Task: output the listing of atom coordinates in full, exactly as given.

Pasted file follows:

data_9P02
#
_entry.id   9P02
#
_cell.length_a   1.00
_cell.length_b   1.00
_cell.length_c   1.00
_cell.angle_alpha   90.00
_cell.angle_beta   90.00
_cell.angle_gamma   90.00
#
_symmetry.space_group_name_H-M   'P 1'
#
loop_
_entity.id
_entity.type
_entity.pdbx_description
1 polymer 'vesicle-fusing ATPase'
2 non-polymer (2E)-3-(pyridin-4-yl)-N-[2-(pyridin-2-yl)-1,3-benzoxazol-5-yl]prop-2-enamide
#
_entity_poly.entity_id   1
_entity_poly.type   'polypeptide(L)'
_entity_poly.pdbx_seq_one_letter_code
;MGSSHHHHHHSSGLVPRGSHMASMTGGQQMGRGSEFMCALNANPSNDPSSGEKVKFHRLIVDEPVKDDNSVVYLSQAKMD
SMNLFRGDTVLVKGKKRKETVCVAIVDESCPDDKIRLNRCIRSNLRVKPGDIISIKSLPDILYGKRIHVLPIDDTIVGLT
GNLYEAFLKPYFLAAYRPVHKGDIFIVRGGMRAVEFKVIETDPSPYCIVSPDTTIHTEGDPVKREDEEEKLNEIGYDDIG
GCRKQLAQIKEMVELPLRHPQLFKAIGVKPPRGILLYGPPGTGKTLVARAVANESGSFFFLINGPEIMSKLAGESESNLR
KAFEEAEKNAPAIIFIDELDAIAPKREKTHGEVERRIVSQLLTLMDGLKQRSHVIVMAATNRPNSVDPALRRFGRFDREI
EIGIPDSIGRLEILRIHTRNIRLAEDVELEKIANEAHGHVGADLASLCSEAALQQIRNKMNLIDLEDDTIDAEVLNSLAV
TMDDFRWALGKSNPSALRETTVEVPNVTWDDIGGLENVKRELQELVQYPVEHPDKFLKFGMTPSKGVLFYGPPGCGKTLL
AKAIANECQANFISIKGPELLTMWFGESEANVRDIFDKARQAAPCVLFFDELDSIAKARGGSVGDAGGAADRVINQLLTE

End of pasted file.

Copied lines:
data_9P02
#
_entry.id   9P02
#
_cell.length_a   1.00
_cell.length_b   1.00
_cell.length_c   1.00
_cell.angle_alpha   90.00
_cell.angle_beta   90.00
_cell.angle_gamma   90.00
#
_symmetry.space_group_name_H-M   'P 1'
#
loop_
_entity.id
_entity.type
_entity.pdbx_description
1 polymer 'vesicle-fusing ATPase'
2 non-polymer (2E)-3-(pyridin-4-yl)-N-[2-(pyridin-2-yl)-1,3-benzoxazol-5-yl]prop-2-enamide
#
_entity_poly.entity_id   1
_entity_poly.type   'polypeptide(L)'
_entity_poly.pdbx_seq_one_letter_code
;MGSSHHHHHHSSGLVPRGSHMASMTGGQQMGRGSEFMCALNANPSNDPSSGEKVKFHRLIVDEPVKDDNSVVYLSQAKMD
SMNLFRGDTVLVKGKKRKETVCVAIVDESCPDDKIRLNRCIRSNLRVKPGDIISIKSLPDILYGKRIHVLPIDDTIVGLT
GNLYEAFLKPYFLAAYRPVHKGDIFIVRGGMRAVEFKVIETDPSPYCIVSPDTTIHTEGDPVKREDEEEKLNEIGYDDIG
GCRKQLAQIKEMVELPLRHPQLFKAIGVKPPRGILLYGPPGTGKTLVARAVANESGSFFFLINGPEIMSKLAGESESNLR
KAFEEAEKNAPAIIFIDELDAIAPKREKTHGEVERRIVSQLLTLMDGLKQRSHVIVMAATNRPNSVDPALRRFGRFDREI
EIGIPDSIGRLEILRIHTRNIRLAEDVELEKIANEAHGHVGADLASLCSEAALQQIRNKMNLIDLEDDTIDAEVLNSLAV
TMDDFRWALGKSNPSALRETTVEVPNVTWDDIGGLENVKRELQELVQYPVEHPDKFLKFGMTPSKGVLFYGPPGCGKTLL
AKAIANECQANFISIKGPELLTMWFGESEANVRDIFDKARQAAPCVLFFDELDSIAKARGGSVGDAGGAADRVINQLLTE